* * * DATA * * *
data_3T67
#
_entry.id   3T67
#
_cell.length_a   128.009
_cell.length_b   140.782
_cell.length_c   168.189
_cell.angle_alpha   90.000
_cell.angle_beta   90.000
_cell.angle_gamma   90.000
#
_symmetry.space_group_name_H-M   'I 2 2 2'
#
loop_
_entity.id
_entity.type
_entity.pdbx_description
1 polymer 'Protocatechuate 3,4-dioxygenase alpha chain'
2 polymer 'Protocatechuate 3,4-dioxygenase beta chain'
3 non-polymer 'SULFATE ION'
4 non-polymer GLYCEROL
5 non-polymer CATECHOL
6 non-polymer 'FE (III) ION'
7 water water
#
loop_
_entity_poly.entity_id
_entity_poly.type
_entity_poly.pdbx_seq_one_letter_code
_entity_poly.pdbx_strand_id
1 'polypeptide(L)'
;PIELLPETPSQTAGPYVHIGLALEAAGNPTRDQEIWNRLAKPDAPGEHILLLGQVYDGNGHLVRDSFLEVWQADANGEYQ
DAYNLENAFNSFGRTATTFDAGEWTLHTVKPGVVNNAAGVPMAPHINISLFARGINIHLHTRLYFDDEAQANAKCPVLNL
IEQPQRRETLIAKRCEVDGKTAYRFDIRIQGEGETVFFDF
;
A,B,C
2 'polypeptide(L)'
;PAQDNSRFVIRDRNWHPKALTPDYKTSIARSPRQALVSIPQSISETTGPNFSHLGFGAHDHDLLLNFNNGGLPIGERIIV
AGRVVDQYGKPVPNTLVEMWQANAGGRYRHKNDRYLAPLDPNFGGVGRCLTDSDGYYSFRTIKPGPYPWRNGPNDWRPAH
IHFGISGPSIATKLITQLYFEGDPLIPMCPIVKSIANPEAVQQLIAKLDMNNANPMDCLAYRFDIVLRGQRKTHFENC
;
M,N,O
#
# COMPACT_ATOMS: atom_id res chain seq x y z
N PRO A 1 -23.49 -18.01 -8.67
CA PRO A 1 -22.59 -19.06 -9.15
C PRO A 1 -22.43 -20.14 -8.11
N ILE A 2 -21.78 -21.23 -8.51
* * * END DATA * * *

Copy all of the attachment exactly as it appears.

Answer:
data_3T67
#
_entry.id   3T67
#
_cell.length_a   128.009
_cell.length_b   140.782
_cell.length_c   168.189
_cell.angle_alpha   90.000
_cell.angle_beta   90.000
_cell.angle_gamma   90.000
#
_symmetry.space_group_name_H-M   'I 2 2 2'
#
loop_
_entity.id
_entity.type
_entity.pdbx_description
1 polymer 'Protocatechuate 3,4-dioxygenase alpha chain'
2 polymer 'Protocatechuate 3,4-dioxygenase beta chain'
3 non-polymer 'SULFATE ION'
4 non-polymer GLYCEROL
5 non-polymer CATECHOL
6 non-polymer 'FE (III) ION'
7 water water
#
loop_
_entity_poly.entity_id
_entity_poly.type
_entity_poly.pdbx_seq_one_letter_code
_entity_poly.pdbx_strand_id
1 'polypeptide(L)'
;PIELLPETPSQTAGPYVHIGLALEAAGNPTRDQEIWNRLAKPDAPGEHILLLGQVYDGNGHLVRDSFLEVWQADANGEYQ
DAYNLENAFNSFGRTATTFDAGEWTLHTVKPGVVNNAAGVPMAPHINISLFARGINIHLHTRLYFDDEAQANAKCPVLNL
IEQPQRRETLIAKRCEVDGKTAYRFDIRIQGEGETVFFDF
;
A,B,C
2 'polypeptide(L)'
;PAQDNSRFVIRDRNWHPKALTPDYKTSIARSPRQALVSIPQSISETTGPNFSHLGFGAHDHDLLLNFNNGGLPIGERIIV
AGRVVDQYGKPVPNTLVEMWQANAGGRYRHKNDRYLAPLDPNFGGVGRCLTDSDGYYSFRTIKPGPYPWRNGPNDWRPAH
IHFGISGPSIATKLITQLYFEGDPLIPMCPIVKSIANPEAVQQLIAKLDMNNANPMDCLAYRFDIVLRGQRKTHFENC
;
M,N,O
#
# COMPACT_ATOMS: atom_id res chain seq x y z
N PRO A 1 -23.49 -18.01 -8.67
CA PRO A 1 -22.59 -19.06 -9.15
C PRO A 1 -22.43 -20.14 -8.11
N ILE A 2 -21.78 -21.23 -8.51